Design in the School Curriculum
In theory, and especially if you ask designers, design has the potential to unlock a practical competence, a critical spirit and a creative, resourceful optimism in young people. Teaching them design should enhance their ability to learn, respond creatively to challenges, and actively participate in society’s evolution.
There is evidence, in the form of research literature and the anecdotal perceptions of designers and practitioners, that the teaching and learning of Design Technology does not always fulfil this potential. RSA Design and RSA Education jointly commissioned two pieces of work to begin to answer the question ‘What’s wrong with DT?’ John Miller’s essay, published here, analyses the reasons why DT has failed to break the bounds of its pre-National Curriculum antecedents in Art, Craft & Design and Home Economics, and has not become the place where students explore how to create a better world.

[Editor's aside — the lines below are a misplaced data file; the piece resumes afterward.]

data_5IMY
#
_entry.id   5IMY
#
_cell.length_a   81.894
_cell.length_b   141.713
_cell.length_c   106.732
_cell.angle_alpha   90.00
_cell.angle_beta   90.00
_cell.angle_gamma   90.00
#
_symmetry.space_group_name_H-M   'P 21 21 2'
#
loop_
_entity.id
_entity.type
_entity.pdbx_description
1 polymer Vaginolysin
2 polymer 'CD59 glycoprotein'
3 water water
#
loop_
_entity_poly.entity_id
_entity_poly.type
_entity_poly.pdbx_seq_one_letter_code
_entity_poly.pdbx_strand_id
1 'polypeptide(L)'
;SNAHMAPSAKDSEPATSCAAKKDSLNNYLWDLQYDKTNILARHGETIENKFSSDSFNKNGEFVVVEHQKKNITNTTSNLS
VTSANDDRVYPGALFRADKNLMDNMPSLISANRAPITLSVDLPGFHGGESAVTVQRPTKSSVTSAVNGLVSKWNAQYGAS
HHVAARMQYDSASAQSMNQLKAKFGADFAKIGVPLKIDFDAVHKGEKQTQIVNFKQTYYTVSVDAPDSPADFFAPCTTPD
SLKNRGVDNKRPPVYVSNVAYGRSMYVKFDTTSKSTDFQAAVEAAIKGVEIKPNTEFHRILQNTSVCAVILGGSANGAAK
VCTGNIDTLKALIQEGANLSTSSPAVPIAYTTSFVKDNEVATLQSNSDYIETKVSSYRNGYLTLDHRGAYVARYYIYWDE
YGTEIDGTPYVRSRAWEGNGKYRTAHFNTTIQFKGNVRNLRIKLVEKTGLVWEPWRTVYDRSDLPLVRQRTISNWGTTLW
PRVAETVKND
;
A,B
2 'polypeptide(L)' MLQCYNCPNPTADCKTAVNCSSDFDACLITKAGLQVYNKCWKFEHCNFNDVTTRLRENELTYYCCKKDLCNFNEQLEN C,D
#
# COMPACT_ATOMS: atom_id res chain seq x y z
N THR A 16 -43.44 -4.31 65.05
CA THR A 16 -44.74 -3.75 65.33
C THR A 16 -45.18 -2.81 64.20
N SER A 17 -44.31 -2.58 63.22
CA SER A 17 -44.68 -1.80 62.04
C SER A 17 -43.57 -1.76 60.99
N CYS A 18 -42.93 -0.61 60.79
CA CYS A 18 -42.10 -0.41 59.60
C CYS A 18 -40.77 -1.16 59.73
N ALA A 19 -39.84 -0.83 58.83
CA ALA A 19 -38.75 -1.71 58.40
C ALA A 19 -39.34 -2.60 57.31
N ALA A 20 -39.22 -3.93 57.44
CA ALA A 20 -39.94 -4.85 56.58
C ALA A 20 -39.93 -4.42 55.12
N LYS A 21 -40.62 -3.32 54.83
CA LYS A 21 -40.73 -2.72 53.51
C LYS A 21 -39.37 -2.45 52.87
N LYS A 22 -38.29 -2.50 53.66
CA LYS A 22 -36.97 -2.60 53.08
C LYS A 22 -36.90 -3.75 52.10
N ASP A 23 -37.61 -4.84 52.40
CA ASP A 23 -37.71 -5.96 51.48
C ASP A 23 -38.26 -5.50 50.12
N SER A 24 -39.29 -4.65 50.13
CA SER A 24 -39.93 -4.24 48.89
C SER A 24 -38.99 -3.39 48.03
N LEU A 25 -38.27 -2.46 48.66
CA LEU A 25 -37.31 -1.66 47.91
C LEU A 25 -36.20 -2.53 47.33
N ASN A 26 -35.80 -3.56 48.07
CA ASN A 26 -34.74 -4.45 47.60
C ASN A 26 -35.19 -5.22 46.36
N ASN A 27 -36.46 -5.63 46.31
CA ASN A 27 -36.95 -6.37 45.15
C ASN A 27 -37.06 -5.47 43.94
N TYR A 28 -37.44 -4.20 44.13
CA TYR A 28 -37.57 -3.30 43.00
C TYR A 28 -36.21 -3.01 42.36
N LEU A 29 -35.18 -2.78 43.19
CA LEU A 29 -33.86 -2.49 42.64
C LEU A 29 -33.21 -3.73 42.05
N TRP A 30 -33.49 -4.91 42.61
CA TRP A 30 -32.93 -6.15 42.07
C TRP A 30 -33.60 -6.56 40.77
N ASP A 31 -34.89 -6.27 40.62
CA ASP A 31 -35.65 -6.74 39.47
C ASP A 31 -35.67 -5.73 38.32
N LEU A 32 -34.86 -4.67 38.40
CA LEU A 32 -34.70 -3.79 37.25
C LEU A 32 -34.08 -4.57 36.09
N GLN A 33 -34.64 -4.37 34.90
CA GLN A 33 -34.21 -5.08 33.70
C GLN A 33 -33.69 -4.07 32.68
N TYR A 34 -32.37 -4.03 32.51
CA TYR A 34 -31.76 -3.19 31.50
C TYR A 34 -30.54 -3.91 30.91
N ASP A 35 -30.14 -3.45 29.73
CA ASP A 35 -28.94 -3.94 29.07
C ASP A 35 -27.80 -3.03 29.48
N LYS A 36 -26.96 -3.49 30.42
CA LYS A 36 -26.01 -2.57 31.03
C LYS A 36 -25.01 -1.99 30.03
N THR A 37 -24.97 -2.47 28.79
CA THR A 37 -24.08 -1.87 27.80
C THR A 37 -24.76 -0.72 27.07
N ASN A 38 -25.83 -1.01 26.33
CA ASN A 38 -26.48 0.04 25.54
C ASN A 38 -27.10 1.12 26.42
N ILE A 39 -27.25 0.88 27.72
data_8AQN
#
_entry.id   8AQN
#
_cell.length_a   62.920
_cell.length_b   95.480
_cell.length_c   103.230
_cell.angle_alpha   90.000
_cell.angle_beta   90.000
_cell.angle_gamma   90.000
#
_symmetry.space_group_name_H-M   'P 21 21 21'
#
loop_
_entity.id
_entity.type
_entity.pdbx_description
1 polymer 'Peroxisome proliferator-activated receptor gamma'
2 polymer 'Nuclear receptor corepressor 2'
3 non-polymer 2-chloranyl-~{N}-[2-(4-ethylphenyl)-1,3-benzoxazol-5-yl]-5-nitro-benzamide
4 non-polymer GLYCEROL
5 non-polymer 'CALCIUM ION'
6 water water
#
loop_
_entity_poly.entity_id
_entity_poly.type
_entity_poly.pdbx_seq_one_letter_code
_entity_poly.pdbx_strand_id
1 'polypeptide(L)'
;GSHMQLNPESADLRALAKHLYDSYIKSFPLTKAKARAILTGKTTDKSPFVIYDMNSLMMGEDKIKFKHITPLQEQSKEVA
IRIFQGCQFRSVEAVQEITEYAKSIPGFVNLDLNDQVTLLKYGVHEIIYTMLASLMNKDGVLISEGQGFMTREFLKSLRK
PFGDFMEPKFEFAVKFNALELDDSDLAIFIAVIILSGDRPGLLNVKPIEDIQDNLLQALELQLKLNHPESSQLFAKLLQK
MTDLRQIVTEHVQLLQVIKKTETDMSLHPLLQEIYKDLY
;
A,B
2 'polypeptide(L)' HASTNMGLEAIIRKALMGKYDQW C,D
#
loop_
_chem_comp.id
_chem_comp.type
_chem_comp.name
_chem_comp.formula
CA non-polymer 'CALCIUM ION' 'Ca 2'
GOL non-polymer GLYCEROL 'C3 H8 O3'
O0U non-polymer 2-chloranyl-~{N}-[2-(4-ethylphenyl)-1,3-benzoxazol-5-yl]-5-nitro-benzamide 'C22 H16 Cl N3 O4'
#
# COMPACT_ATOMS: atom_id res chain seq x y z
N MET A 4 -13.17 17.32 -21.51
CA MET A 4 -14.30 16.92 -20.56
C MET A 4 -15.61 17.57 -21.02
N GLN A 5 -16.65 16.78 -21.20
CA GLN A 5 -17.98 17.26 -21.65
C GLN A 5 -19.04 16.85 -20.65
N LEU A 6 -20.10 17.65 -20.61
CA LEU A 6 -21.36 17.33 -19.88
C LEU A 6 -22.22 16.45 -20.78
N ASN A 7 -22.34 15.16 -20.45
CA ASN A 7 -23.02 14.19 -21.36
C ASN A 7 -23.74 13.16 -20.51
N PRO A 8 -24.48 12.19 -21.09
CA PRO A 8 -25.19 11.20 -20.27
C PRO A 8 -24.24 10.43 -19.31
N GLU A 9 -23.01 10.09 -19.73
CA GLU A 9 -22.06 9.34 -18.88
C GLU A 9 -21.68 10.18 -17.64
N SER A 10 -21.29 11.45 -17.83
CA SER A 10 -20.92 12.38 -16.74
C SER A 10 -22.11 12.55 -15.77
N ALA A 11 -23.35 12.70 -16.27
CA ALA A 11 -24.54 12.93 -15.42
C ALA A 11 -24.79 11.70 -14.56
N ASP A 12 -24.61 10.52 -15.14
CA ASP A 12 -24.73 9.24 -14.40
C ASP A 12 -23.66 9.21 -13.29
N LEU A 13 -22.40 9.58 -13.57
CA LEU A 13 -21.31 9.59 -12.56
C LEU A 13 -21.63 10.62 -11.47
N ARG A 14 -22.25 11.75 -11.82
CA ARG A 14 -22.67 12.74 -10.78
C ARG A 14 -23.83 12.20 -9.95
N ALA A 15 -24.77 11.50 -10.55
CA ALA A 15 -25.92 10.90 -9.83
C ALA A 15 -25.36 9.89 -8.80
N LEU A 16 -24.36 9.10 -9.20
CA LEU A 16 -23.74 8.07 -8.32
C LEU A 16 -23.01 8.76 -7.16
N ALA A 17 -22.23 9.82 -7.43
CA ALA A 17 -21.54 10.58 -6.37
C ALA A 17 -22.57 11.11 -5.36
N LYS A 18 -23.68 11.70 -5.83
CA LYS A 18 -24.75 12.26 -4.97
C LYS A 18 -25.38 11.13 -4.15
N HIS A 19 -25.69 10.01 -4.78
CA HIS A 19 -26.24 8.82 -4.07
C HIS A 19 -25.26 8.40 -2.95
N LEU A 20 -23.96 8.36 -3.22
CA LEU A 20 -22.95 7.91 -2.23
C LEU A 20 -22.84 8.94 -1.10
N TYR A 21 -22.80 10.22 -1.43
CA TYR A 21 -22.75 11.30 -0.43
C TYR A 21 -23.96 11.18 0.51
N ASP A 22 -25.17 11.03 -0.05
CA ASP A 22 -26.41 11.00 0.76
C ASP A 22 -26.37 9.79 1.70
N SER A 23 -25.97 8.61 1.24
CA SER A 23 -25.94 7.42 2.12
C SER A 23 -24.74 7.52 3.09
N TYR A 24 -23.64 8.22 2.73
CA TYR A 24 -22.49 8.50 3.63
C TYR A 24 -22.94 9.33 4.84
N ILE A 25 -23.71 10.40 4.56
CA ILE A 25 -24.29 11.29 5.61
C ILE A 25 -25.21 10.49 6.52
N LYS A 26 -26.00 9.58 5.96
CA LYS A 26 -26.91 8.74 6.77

We asked Ian McGimpsey to answer the question in a different way, by reviewing the academic literature on DT since its establishment in the National Curriculum in 1988. His review, published here, suggests that DT has tried to be too many things to too many people, rather than focusing on its own worth and integrity as a subject area. By claiming to be an inter-disciplinary ‘necessity to all subjects’, and solution to Britain’s global competitiveness via an often tenuous relation to STEM, it has been preoccupied in over-justifying its place on the curriculum to the detriment of the subject itself.
The RSA has long considered itself to be at the heart of thought leadership on Design and Education, and we are passionate advocates for Design’s place in the curriculum. We intend that these documents stimulate debate on the philosophy and content of the DT curriculum, and look forward to responses.
|Download What's Wrong with DT? by John Miller (PDF)|
|Download A Review of Literature on Design Education in the National Curriculum report by Ian McGimpsey (PDF)|